The topic has been divisive among Puerto Ricans. Some wish for full independence, others want full statehood, some are even fine with remaining a commonwealth. The overarching point is that eventually, Puerto Rico will have to change, and in the last referendum 61 percent of the people approved statehood as a better option.

Many people do not have a clear understanding of how Puerto Rico operates alongside with the 50 states in American government, and the simple answer is it doesn’t. The people are no different than those who live in any of the 50 states, and Americans can travel to the island without the use of a passport, yet natives are seen in a different light.

Despite the political disparity, many do not see a problem with how things are, and the people in Puerto Rico who stand with it staying a commonwealth agree with this statement. However, here lies an issue with that.

Hurricane Harvey was the first of many category 4 hurricanes to hit during the early fall of 2017, and the damage didn’t stop there. Texas took major hits from Harvey. Dozens of buildings and homes were damaged, boats were flipped, power lines were broken and trees were torn out of the ground. Many tornadoes spawned in the aftermath.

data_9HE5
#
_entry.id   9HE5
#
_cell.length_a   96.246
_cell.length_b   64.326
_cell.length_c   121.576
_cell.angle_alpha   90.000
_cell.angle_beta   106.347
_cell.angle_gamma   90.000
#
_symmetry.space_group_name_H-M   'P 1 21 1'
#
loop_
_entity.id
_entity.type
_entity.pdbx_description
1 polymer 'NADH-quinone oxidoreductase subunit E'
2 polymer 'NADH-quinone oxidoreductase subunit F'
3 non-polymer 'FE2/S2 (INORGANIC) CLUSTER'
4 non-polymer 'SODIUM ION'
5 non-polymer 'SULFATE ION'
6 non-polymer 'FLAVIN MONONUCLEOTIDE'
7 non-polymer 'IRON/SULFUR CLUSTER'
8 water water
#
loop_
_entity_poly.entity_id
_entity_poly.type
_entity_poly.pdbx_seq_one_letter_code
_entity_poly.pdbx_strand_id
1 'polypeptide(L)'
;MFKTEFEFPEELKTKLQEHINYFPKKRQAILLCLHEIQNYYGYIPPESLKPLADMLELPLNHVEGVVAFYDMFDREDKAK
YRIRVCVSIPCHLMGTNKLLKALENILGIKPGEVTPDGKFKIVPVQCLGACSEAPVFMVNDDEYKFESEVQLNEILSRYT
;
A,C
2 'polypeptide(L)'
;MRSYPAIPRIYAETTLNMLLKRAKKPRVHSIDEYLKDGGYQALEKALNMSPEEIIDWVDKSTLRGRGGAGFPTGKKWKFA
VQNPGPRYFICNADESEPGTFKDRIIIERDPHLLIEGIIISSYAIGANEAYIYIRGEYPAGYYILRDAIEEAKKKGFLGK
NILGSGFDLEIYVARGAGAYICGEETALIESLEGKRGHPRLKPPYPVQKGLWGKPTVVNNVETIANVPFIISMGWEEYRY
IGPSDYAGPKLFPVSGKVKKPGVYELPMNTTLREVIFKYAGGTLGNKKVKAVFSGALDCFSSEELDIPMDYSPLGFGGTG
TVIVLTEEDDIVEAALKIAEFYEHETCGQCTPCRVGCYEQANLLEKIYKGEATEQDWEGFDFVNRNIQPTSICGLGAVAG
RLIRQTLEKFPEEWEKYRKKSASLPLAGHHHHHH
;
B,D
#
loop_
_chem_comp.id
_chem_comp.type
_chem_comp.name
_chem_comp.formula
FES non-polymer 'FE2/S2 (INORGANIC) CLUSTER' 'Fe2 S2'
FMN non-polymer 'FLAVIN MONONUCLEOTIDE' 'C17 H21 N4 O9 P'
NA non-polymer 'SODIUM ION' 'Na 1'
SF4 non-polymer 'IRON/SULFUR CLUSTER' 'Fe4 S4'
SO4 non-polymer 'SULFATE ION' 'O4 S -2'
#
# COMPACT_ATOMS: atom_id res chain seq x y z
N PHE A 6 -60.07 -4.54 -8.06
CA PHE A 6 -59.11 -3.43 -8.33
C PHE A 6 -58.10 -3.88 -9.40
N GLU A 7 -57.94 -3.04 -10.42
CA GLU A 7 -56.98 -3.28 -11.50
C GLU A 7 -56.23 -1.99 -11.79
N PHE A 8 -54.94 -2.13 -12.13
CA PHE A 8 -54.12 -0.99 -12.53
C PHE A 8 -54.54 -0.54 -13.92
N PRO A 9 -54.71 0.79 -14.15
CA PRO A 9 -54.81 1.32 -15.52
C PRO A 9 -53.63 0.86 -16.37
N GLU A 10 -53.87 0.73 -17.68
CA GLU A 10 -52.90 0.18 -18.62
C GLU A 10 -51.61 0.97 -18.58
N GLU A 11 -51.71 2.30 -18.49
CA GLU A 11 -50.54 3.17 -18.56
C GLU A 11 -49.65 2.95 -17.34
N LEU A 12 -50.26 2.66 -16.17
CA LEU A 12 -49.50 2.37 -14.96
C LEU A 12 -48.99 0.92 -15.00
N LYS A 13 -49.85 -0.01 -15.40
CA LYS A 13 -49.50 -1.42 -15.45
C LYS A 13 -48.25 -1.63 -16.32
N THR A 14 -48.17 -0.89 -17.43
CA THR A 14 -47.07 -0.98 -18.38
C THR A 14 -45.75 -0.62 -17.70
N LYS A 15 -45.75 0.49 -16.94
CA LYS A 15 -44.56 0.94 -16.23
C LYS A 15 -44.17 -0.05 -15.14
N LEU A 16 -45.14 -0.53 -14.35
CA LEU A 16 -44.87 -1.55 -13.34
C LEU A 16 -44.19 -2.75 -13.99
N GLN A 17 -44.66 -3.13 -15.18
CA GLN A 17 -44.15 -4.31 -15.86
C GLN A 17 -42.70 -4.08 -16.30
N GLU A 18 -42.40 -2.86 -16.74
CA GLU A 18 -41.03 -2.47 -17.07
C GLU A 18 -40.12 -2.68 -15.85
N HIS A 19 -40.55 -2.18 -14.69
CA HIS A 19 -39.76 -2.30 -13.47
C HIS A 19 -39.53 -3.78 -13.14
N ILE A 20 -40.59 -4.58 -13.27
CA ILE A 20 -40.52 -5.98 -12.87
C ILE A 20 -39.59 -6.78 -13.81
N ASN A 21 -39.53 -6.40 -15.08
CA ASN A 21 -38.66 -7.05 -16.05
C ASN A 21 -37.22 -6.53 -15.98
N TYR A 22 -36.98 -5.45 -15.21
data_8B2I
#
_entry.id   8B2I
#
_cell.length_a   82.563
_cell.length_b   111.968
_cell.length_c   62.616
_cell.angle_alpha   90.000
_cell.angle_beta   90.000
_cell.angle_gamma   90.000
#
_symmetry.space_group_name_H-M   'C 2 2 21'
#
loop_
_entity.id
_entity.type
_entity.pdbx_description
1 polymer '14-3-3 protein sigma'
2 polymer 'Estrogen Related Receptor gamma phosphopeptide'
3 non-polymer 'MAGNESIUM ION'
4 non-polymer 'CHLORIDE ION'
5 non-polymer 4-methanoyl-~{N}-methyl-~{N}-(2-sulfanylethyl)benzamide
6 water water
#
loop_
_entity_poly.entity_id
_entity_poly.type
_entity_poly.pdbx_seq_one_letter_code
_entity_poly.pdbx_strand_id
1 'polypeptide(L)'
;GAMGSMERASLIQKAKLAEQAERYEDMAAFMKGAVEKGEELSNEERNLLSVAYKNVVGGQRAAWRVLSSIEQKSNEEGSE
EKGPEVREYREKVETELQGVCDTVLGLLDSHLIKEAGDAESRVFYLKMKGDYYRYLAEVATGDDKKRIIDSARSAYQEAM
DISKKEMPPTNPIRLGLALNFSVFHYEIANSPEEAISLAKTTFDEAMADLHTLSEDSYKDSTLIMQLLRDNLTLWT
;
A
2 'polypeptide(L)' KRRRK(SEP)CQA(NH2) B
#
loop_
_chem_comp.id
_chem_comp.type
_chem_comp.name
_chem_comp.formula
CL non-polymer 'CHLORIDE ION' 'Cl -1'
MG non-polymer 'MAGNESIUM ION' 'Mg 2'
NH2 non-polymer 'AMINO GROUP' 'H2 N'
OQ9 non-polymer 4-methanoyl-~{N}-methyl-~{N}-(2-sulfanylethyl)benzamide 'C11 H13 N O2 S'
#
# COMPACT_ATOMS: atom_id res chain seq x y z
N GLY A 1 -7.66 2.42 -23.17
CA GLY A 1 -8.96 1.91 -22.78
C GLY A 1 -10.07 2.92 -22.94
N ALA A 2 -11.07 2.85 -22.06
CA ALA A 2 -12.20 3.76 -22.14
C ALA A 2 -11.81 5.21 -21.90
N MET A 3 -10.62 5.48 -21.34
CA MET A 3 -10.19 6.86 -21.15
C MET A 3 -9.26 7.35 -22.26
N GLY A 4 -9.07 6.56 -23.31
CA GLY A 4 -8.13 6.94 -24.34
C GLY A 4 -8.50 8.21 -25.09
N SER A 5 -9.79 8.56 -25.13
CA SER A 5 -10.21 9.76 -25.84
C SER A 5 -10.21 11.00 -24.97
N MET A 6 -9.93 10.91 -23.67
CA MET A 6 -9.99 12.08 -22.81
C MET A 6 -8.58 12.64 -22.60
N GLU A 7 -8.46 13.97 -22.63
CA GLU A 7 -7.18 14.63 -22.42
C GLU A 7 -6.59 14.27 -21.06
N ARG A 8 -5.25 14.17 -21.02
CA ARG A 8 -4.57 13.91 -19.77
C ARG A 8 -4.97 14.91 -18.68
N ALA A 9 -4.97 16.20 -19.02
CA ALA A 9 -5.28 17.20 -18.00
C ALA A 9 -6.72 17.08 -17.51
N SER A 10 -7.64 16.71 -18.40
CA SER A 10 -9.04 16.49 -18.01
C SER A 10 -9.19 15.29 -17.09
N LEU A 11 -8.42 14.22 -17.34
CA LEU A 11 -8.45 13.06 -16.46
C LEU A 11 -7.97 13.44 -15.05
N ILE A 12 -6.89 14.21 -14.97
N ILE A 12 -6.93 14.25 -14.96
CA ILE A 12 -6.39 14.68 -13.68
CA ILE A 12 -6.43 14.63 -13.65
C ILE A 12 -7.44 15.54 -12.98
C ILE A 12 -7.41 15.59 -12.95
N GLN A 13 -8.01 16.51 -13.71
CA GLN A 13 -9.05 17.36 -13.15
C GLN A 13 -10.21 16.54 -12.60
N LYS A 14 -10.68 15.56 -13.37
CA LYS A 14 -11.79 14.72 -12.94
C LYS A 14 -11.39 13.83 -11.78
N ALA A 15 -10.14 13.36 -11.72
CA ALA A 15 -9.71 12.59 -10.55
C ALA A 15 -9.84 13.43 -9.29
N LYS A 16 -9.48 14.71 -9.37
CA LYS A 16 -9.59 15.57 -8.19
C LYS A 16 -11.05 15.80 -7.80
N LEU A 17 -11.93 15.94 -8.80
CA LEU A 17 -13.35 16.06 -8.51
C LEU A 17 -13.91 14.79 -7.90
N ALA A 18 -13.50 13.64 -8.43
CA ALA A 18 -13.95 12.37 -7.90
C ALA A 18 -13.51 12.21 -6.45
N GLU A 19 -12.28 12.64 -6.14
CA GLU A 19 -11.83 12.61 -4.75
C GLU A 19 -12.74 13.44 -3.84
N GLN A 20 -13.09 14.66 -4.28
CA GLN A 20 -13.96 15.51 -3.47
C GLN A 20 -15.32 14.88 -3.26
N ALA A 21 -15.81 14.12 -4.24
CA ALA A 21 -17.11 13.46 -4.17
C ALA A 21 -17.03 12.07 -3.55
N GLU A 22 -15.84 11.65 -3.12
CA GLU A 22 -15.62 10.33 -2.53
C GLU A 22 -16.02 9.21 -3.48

People rushed to aid the people in need in Texas, donations were made and proceeds were sent, political action was put in motion.

Then there was Hurricane Irma that crushed Florida. Yet another incident where the forces of nature wreaked havoc on many of the people left in its wake. Homes were destroyed, families were left stranded, businesses closed for good, nothing left but a path of destruction.

The Florida Department of Children and Families has spent millions of dollars to support relief. The Disaster Supplemental Nutrition Assistance Program has sent out cards to families left stranded after losing everything, vouchers that are worth hundreds of thousands of dollars to be used at most grocery stores. FEMA is also hiring Florida residents to assist in recovery after Irma’s devastation.